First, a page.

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A partially-burned sofa sits on the porch of 224-226 Grand Ave. on Friday in Cumberland. Residents of the South End neighborhood say they are frustrated with the blighted, unoccupied property and want something done to remedy the situation.

Steve Bittner/Times-News
timesnews

CUMBERLAND — What makes the house at 224-226 Grand Ave. that much worse is that Ron McDonald has 20 beautiful rose bushes a couple of doors up the street.

In addition, directly across the brick street, Betty Evans’ home is spotless, inside and out. And Vieda Page just paid to have new sidewalk installed.

These and other Grand Avenue neighbors, deeply vested in their South End neighborhood, are frustrated. They are angry, too, that a ramshackle, dangerous, ugly structure — unoccupied for eight or nine years — remains and worsens. They wonder how the owner of a newly remodeled home next to the mess will ever be able to find a renter.

“We’ve been fighting this for a long time,” Evans said. That fight has included a petition and numerous visits to city officials seeking help.

Page said one of the problems with such homes is that they are often owned by distant financial institutions, sometimes by way of foreclosure.

This home is owned by Meadow Financial, LLC, in the District of Columbia, according to online information from the Maryland Department of Assessments and Taxation.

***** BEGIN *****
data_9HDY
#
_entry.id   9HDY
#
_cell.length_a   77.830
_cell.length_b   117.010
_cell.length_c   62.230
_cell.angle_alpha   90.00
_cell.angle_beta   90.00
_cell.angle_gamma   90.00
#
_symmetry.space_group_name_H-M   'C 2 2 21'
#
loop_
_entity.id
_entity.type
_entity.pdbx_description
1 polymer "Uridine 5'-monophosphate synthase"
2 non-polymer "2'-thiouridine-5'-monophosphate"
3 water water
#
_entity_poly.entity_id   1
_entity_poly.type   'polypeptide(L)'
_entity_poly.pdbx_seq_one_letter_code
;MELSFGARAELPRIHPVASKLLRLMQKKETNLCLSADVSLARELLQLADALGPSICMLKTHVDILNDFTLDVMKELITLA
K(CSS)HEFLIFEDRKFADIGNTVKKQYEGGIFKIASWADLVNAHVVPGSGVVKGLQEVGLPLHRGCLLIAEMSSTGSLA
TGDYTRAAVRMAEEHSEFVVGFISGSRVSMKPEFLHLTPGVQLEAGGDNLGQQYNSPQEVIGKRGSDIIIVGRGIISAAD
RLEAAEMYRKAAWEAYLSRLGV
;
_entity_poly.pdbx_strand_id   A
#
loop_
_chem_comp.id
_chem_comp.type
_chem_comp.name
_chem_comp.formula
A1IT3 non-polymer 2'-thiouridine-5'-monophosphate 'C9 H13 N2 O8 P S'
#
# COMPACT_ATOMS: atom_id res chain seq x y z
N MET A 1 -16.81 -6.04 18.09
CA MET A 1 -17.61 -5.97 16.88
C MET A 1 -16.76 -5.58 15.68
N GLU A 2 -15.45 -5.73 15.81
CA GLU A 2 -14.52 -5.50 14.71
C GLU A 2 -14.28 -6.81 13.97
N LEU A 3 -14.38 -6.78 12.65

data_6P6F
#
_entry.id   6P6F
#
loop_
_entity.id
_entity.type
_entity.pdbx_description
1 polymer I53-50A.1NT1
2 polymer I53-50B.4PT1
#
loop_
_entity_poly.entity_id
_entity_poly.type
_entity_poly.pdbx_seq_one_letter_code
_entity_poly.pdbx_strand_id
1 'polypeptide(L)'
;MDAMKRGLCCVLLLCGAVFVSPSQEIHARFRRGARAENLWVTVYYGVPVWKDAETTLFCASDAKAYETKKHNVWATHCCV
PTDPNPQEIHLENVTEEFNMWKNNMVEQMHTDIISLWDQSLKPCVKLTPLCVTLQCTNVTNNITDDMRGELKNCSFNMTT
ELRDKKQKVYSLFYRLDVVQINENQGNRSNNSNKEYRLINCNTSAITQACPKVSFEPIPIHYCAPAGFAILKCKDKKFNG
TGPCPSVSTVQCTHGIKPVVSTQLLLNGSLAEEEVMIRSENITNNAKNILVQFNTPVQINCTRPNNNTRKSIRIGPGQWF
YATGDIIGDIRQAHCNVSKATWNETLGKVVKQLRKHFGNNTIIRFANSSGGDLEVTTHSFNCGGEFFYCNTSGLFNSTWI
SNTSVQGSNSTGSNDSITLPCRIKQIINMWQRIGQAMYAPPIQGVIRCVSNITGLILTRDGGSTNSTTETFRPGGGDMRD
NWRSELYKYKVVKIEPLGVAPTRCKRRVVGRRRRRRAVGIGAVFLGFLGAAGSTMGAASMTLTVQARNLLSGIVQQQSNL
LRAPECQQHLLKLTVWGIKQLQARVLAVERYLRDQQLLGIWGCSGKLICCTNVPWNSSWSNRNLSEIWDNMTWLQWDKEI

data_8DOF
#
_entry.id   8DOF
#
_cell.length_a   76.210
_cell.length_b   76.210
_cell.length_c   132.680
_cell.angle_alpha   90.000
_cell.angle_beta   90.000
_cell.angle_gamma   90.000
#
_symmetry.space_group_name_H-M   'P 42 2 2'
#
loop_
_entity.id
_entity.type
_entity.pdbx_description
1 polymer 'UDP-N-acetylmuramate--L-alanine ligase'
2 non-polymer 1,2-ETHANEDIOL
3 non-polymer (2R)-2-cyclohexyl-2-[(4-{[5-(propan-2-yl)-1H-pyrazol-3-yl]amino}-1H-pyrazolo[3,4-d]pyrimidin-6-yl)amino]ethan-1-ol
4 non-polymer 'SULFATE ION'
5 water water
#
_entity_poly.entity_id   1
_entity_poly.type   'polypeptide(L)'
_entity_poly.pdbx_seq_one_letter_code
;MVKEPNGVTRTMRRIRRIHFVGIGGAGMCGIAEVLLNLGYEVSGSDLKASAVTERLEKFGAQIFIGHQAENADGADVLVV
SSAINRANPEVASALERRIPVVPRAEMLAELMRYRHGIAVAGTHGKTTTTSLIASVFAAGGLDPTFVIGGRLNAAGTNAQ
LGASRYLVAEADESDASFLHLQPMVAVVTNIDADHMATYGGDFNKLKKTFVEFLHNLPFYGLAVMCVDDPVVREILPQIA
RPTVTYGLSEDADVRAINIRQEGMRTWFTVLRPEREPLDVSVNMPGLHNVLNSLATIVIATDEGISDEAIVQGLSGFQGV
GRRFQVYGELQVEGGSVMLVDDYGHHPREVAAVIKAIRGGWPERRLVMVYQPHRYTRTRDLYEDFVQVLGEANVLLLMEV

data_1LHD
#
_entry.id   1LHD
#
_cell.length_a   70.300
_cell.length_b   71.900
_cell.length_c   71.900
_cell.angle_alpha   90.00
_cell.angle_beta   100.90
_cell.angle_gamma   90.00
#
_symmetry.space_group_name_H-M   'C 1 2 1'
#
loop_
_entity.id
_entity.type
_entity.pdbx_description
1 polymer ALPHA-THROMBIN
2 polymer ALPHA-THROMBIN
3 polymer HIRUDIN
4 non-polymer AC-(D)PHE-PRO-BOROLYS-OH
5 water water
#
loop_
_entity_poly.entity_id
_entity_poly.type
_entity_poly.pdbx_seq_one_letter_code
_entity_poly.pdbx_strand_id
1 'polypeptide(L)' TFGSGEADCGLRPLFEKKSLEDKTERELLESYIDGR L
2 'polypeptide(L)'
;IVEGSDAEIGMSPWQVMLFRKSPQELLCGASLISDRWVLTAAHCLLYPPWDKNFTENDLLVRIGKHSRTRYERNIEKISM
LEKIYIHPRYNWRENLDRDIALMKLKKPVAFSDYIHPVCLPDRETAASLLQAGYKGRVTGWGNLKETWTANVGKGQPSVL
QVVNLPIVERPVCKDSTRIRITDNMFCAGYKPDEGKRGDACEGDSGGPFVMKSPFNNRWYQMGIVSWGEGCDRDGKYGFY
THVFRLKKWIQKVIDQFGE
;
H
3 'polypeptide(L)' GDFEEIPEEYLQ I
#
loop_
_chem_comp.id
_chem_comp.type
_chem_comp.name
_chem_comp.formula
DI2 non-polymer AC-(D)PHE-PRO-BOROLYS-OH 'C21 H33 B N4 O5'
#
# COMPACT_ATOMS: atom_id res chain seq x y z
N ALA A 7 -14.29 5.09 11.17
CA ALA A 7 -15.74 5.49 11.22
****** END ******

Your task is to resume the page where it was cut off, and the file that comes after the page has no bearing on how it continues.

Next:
“We see kids go in and out of there all the time,” Page said. “Animals, too.”

Entrance is not difficult. One door is missing and another sways with the wind.

A fire in June added insult to injury.

Kathy Rummer, McDonald’s daughter, wrote in a letter to the editor in Friday’s Times-News that the fire was a result of the manufacture of methamphetamine, an illegal drug.

City Fire Marshal Shannon Adams responded.

“There was a fire on the first floor in that building on June 14, but it was intentionally set by three juveniles who were formally charged and are going through the juvenile justice process,” Adams said. “There was no evidence at that time of a meth lab.”

Adams said he was joined in his investigation by a Maryland State Fire Marshal.

A fire- and water-damaged couch remains on the front porch at 224-226. Weeds, some as high as 7 feet, visually and physically block a side yard.

“It seems like South End has a bad name,” Page said. “This is a chance to do something about that.”

In a June letter to Evans, Councilman Brian Grimm announced that students from the Center for Career and Technical Education would take on the rehabilitation of the home, but that option has fallen through.

“We want to look at preservation in the future as a project for our students, but that particular home was not one we are able to do right now,” said Principal Deborah Bittinger on Friday afternoon.

A call Friday morning from the Times-News to Cumberland Code Enforcement Officer Chuck Winebrenner inquiring about city action at the Grand Avenue structure was not returned.

In June, however, speaking of problem homes in general, Winebrenner told the Times-News, “There’s not a whole lot we can do about it. We try to pursue against the owner. ... We’ll get judgments against that individual, take it to court and look at doing a sheriff sale. If nobody buys the property, though, it defers to the city along with the mortgage and the city is not trying to pick up more debt.”

Contact Michael A. Sawyers at msawyers@times-news.com.

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